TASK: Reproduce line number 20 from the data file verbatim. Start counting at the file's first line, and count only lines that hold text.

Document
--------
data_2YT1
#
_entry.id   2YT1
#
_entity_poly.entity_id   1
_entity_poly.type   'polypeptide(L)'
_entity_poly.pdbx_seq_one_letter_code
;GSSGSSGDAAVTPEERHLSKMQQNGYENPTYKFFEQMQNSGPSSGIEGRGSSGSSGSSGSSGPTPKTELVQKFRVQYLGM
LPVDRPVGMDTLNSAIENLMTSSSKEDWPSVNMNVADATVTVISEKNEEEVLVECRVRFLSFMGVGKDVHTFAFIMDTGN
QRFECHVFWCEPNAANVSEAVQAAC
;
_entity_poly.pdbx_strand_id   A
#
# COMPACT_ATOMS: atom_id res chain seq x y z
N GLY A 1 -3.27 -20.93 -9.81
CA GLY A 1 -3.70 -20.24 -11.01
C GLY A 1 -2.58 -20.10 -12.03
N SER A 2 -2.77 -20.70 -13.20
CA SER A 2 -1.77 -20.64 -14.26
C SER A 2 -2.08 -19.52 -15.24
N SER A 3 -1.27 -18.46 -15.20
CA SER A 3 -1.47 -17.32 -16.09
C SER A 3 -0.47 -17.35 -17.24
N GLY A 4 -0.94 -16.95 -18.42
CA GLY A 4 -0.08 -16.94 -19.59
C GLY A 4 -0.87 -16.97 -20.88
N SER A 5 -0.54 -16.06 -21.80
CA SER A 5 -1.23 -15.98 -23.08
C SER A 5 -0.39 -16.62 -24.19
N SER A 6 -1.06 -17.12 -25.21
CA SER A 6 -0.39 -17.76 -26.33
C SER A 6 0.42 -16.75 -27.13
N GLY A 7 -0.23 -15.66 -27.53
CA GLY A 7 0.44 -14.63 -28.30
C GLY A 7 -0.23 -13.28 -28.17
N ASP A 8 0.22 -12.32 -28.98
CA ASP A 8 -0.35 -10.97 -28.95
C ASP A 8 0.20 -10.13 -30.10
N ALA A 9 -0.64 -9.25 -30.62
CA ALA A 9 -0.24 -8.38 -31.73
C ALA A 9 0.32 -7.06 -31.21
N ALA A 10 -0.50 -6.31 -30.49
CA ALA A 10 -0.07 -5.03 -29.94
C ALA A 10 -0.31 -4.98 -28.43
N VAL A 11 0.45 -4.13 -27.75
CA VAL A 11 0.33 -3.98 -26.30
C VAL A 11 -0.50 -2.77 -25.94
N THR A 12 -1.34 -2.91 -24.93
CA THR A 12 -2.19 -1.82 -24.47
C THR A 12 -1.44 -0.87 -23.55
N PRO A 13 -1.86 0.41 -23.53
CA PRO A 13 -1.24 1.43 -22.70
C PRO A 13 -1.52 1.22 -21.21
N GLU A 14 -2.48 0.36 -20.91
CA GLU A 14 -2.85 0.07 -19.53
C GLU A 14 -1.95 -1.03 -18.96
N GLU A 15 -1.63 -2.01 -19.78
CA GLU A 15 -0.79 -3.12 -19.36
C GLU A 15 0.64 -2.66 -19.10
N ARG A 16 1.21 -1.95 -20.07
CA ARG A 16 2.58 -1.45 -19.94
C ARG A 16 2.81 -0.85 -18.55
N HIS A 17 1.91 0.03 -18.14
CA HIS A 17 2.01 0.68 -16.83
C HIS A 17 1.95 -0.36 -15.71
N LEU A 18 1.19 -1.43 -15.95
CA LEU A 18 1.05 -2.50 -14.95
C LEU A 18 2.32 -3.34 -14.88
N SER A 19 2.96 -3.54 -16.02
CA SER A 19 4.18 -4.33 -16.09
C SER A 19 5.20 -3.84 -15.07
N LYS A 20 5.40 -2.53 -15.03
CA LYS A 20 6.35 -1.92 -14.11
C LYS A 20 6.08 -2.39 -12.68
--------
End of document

C SER A 2 -2.08 -19.52 -15.24